On Friday, April 9th, Twitter announced that it’s acquiring a Twitter client called Tweetie. IMHO, Tweetie is the best iPhone Twitter client—this is a screenshot of my iPhone to show that it is one of my four most used apps. This is Ev Williams’s explanation of the acquisition:
“Careful analysis of the Twitter user experience in the iTunes AppStore revealed massive room for improvement. People are looking for an app from Twitter, and they’re not finding one. So, they get confused and give up. It’s important that we optimize for user benefit and create an awesome experience.”
Acquiring an application like Tweetie is a tricky proposition. A company can acquire “underlying technology” like a Twitter search engine without taking much heat because it benefits most of the community. A company can acquire developer tools for the same reason. Acquiring an application is a more complex matter. Here are the pros and cons.
Simplification for users. Twitter has officially blessed an iPhone application. If Twitter can communicate this to “the world,” then the choice of an iPhone Twitter client just got simpler for “the rest of us.” The simpler and better the Twitter experience, the more people will use it, and life is good for the entire community. Twitter now faces the challenge of communicating this blessing because you can’t tell who created an application until you drill down to the app’s iTunes page. This is all that you see at the top level.
Increase the Twitter employee talent pool. Tweetie equals Loren Brichter. Clearly he’s a talented programmer, and “owning” a talented guy like Loren is a good thing for Twitter and eventually the entire community. This factor alone justifies acquiring the company and is probably a primary reason for the decision. The more talented the Twitter engineering pool, the better it is for all of us.
Creation of a success story. Loren is proof that you can achieve fame and fortune as a Twitter programmer/developer. He could inspire many other programmers the same way that thousands of Canadians want to be the next Sidney Crosby (who probably wanted to be the next Wayne Gretzky). Clearly, there is an liquidity path in the Twitter market, and that’s good news for the Twitter developer community.
Additional resources for Tweetie development. As a Twitter-owned product, there could be more resources for the product. This could translate into faster and better revisions, more versions, whatever. (It could also mean the opposite, but I am an optimist and believe that companies are good until proven bad.) The first data point will be how good and how fast there is an iPad version of Tweetie because right now Twitterrific rocks on that platform.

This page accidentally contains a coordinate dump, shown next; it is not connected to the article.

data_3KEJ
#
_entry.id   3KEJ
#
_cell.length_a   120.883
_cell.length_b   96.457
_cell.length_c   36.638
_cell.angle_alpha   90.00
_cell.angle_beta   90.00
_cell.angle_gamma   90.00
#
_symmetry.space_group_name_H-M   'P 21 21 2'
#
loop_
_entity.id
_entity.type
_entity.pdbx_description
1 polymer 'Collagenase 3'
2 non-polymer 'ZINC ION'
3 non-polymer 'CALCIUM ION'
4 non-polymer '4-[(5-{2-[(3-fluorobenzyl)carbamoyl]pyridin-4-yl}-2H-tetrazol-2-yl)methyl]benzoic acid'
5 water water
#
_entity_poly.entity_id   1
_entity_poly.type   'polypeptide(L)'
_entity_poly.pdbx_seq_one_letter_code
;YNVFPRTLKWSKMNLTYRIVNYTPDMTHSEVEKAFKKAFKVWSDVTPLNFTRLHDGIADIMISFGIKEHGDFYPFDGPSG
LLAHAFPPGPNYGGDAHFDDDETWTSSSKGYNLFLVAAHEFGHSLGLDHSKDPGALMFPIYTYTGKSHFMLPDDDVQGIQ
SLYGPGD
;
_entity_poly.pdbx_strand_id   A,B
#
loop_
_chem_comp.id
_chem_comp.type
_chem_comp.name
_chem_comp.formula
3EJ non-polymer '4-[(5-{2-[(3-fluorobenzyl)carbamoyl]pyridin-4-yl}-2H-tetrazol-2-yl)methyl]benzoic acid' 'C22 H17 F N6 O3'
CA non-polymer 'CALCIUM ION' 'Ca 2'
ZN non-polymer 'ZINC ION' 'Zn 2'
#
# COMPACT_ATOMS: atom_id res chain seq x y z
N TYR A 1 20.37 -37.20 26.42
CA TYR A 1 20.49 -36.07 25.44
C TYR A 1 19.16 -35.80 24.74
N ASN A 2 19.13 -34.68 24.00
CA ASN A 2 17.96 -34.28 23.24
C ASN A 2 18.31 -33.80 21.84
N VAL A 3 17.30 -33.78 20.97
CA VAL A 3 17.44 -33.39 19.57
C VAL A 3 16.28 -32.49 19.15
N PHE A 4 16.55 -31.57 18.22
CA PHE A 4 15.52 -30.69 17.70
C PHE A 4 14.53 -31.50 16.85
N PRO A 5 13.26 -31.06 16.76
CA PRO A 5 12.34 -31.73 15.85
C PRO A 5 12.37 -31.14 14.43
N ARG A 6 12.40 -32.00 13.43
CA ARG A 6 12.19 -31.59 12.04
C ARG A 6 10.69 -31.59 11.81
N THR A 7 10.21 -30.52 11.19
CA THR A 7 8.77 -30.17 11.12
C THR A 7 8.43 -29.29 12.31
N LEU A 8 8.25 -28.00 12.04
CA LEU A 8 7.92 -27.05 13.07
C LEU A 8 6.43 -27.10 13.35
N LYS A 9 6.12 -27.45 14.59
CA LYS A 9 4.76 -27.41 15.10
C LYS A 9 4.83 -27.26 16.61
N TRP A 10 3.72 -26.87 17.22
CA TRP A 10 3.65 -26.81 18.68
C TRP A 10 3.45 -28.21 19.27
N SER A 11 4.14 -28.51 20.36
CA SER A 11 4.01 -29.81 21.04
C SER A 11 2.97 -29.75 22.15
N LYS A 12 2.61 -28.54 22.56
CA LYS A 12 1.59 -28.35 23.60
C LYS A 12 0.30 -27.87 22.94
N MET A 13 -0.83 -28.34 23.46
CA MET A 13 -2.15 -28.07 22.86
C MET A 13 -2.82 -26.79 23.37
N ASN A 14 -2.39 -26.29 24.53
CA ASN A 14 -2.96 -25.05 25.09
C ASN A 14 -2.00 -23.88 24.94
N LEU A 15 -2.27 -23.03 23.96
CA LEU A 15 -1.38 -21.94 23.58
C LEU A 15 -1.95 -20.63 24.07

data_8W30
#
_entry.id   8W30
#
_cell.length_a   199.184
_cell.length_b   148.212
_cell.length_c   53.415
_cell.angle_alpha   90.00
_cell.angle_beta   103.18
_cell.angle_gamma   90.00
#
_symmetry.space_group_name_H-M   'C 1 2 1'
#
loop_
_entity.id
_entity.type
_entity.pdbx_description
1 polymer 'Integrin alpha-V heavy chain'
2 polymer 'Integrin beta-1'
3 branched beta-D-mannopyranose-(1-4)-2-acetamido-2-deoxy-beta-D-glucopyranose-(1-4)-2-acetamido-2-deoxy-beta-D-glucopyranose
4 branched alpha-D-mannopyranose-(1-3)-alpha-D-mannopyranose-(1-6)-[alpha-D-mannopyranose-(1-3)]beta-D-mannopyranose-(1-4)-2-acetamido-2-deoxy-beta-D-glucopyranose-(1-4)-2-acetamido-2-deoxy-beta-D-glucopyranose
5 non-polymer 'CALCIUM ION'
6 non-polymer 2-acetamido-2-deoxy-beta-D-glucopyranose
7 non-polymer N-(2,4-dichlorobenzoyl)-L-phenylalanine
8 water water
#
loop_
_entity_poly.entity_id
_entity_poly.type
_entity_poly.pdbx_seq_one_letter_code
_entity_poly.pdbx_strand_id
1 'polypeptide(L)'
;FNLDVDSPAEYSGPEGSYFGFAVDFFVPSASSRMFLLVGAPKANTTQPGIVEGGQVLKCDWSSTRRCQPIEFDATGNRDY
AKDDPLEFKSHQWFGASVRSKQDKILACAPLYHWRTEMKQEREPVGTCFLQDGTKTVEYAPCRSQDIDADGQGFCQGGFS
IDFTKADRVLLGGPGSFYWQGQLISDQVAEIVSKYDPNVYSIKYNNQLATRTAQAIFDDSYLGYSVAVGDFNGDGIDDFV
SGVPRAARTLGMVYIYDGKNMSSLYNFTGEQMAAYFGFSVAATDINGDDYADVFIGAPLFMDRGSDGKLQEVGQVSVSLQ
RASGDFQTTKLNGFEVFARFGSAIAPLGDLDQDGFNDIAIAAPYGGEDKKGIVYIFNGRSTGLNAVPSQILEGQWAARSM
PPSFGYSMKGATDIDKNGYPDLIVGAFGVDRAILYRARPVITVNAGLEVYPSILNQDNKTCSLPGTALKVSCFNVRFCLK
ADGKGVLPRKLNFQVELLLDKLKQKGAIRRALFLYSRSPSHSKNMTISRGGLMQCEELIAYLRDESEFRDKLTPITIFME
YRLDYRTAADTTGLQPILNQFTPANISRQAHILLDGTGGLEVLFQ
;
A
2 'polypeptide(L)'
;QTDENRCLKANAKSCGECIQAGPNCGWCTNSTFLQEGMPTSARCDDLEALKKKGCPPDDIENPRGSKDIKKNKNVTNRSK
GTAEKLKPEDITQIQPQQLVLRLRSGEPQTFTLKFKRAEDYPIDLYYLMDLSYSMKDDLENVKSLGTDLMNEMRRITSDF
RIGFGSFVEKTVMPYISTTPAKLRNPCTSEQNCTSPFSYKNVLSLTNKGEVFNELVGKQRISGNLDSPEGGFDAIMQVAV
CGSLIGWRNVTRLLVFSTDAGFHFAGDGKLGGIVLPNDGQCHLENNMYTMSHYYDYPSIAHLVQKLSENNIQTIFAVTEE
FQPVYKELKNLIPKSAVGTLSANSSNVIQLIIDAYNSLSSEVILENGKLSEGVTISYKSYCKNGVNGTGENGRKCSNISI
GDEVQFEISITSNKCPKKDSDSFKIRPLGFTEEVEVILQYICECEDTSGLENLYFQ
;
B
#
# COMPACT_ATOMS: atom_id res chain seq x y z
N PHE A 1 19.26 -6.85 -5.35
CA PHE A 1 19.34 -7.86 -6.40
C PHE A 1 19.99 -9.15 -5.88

Responsive Twitter developers. If there was ever a time to ask for features in a Twitter client, this is it because developers will want to make you happy. For example, I want the Twitterrfic client to work differently. Right now, if you refresh it, you are left in the middle of tweets you’ve read and the tweets tweets that you haven’t. The ones you that haven’t read show how old they are with a yellow timestamp, but you have to scroll up to get to the top (in my case, usually 100 tweets). I’d like to always start at the top and only scroll down; then when I see the yellow numbers stop, I’ll know I’ve seen the rest before.
Competing with your friends. When I was evangelizing Macintosh in the mid 80s, it was very hard to convince companies to create a word processor because Apple published one called MacWrite. How could developers compete with the mothership? It’s hard to make the case that this acquisition is good news for Seesmic, Twittelator, Twitterrific, TweetDeck, and the other creators of Twitter clients.
Impact on diversity. The business, as opposed to emotional, impact of competing with your friends is that your friends might not create new products and enhance old ones. It’s one thing to lose to the competition because they’re better. It’s another because they were acquired, and you weren’t. (By the way, every company that loses is going to blame Twitter, not itself, so just ignore the ranting that you hear.)
Impact on funding. I’d love to know what the fellows at BetaWorks, the firm that has funded several Twitter applications such as TweetDeck, bit.ly, and Twitterfeed, are thinking right now. It’s probably along these lines: Good news: there’s a liquidity path. Bad news: if Twitter doesn’t buy the horse we funded, we’re in deep sushi. We’re going to see who has the big balls and ovaries in Twitter funding soon. Having said this, if a developer needs a boatload of venture capital to complete and market a Twitter app, the app is probably a loser anyway.
The bottom line is that it’s way too early to tell. The Twitter developer community will bifurcate: “Hallelujah, you’ve shown us the path!” and “How dare you compete with me?” But don’t forget this: Twitter can do whatever it wants, and developers can lead, follow, or get out of the way. That’s just the way it is in the real world.
Actually, the developer community will trifurcate: there will be handful of developers who shut up, take this as a challenge, and create the best Twitter products that they can. This is certain: Being inside the mothership is no guarantee of success (just ask the programmers who created products for Claris, the Apple software applications subsidiary), and ultimately, good shiitake rises to the top. Let the fun begin.